2 IMH patients make a home of their own

Expert stresses need to integrate patients into community

In a first for the Institute of Mental Health (IMH), two of its residents who recovered with treatment have moved into a rented house in the city. The duo is among a handful of inmates who are employed, and will now begin a new journey in their lives outside the IMH campus.

It does not stop with treatment and recovery for persons with mental illnesses.

Psychosocial rehabilitation and integration into the community are equally or more important.

IMH, in the last several years, has reunited many of its patients with their families, but this is the first time that two of its inmates are making a home of their own and becoming independent.

Sathish* and Praveen* are among 10 residents of IMH who are currently employed. One of them works at the Directorate of Medial and Rural Health Services, while the other is engaged as a security guard, P. Poorna Chandrika, director of IMH, said. On Saturday, a group of doctors and staff of IMH visited their home.

“Some of the inmates who are employed face hardships while explaining that they live in IMH. The government’s plan to establish a half-way home will take two years for completion. Some of these residents showed interest in going out of the campus. With the help of an NGO (Better Chances) engaged in art therapy with our patients, they have found a home to rent and have moved out of the campus,” she said.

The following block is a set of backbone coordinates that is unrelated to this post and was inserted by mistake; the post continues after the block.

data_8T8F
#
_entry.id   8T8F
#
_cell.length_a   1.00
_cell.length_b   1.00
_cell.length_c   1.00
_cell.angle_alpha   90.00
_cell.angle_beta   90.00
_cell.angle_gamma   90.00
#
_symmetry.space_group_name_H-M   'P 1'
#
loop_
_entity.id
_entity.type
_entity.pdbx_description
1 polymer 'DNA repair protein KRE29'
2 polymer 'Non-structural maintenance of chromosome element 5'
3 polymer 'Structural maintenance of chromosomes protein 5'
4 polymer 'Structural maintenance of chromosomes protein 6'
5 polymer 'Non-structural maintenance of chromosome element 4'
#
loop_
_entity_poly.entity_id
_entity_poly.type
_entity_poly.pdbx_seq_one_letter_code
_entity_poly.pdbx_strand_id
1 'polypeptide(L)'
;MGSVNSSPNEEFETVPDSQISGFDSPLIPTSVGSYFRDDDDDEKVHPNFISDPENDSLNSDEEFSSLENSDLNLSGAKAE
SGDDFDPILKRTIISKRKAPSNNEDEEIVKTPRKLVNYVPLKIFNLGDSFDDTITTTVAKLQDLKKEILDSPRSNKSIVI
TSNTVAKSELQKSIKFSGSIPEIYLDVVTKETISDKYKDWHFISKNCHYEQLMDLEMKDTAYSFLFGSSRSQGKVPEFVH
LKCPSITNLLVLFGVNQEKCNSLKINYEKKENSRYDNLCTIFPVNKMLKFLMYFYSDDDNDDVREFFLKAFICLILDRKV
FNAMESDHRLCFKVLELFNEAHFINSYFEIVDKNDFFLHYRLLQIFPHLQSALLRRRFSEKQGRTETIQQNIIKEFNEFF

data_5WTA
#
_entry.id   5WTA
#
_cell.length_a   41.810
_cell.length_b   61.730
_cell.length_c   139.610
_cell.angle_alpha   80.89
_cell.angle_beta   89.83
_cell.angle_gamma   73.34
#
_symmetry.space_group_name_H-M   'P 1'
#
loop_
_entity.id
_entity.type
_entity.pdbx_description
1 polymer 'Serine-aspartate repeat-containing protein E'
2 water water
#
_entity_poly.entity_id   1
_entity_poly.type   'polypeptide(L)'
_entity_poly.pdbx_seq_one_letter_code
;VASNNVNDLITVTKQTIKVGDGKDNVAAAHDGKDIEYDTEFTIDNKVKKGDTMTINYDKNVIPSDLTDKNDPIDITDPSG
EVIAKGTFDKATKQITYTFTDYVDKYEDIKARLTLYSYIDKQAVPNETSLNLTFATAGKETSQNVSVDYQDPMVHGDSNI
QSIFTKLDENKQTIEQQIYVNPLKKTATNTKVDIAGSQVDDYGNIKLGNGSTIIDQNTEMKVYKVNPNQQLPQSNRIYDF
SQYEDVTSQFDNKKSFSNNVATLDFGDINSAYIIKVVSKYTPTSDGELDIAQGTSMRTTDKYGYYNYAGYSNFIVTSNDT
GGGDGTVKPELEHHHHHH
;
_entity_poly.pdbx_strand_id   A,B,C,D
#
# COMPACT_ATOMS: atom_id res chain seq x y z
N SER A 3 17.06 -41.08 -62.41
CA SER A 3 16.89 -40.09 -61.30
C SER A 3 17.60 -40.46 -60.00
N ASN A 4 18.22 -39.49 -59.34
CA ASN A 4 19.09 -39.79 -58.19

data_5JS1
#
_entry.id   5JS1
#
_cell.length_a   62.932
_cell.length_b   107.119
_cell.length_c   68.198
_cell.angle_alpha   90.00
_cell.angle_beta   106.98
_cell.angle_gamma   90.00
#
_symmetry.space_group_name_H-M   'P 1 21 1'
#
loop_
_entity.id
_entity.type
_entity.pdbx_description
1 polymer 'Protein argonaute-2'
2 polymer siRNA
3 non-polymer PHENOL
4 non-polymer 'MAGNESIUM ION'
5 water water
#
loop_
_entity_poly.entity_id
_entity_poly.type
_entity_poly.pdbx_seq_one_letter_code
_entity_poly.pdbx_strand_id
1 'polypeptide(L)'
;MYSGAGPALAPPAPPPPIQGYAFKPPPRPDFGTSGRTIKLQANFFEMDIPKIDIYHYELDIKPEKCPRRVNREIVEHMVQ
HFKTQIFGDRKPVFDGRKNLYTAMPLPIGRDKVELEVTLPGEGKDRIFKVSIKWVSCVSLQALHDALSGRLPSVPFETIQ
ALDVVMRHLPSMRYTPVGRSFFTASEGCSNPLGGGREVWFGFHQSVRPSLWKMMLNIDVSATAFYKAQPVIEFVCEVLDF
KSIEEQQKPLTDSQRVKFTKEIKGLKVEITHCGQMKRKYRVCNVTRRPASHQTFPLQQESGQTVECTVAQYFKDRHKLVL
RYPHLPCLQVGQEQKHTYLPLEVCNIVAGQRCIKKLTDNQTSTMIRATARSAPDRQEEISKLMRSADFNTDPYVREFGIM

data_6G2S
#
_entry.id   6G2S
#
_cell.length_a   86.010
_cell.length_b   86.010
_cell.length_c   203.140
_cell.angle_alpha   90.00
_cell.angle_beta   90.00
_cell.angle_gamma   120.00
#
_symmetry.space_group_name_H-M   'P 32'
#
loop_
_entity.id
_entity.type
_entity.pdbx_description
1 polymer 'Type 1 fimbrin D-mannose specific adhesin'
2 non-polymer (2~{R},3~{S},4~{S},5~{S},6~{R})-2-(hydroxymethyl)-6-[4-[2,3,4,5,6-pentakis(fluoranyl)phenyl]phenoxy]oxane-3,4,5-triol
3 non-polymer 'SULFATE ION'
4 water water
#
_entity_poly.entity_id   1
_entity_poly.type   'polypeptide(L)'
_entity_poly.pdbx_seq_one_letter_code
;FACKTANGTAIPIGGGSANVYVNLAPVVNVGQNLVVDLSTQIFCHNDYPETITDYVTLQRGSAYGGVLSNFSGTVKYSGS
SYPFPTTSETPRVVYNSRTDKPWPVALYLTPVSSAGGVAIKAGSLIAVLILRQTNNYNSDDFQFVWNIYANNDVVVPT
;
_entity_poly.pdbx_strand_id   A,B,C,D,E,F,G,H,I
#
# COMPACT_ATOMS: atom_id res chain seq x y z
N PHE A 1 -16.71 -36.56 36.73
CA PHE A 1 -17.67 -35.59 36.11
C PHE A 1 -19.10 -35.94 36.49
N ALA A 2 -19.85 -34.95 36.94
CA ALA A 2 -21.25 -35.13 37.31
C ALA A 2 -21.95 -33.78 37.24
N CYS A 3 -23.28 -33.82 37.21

Keeping an eye

The duo will share the rent from their salaries every month, she said, adding: “They will have to report to IMH once a week. Our social workers will visit the house regularly, and our staff, who reside close by, will also drop in. The houseowner was understanding, and we hope that more persons come forward to provide houses for persons who have had mental illnesses and have improved with treatment.”

Porkodi Palaniappan, founder, Better Chances, said it was not just about equipping persons with mental illnesses to move into the community, but also enabling the community to accept and include them without discrimination.

“Somehow, building inclusive communities within urban settings has always been a challenge, but we have been breaking barriers with our work in such communities. We have been educating the community, that they cannot discriminate,” she added.

She pooled in funds with support from her batchmates of CSI Bain Matriculation Higher Secondary School to pay the advance amount and provide household essentials for the duo.

*Names have been changed to protect their identity

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Printable version | Apr 10, 2020 7:18:47 PM |

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